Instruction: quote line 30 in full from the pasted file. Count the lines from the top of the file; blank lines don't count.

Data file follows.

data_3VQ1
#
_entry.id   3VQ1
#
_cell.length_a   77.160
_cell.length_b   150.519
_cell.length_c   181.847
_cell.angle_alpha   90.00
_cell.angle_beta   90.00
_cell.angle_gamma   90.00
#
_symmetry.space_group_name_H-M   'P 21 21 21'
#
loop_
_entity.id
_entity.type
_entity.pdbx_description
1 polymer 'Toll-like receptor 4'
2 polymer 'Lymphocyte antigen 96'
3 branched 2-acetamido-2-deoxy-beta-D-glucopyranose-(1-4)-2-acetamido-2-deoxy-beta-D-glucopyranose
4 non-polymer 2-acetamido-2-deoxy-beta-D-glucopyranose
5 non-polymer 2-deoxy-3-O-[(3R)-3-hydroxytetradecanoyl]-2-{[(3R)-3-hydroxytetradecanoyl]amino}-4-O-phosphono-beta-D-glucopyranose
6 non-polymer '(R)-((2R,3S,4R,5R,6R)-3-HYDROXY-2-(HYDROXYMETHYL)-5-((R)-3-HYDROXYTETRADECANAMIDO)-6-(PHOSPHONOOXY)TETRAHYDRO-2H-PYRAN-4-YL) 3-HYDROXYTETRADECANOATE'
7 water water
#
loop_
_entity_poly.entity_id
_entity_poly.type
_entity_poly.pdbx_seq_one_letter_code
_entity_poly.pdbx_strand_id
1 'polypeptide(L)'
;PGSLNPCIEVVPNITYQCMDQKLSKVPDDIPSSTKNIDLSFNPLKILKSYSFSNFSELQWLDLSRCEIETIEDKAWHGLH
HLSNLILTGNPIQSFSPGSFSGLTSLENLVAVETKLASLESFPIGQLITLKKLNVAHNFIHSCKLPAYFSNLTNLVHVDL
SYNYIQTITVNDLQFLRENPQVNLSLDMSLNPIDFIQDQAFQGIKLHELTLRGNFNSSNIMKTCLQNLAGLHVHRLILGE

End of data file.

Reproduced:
_entity_poly.pdbx_strand_id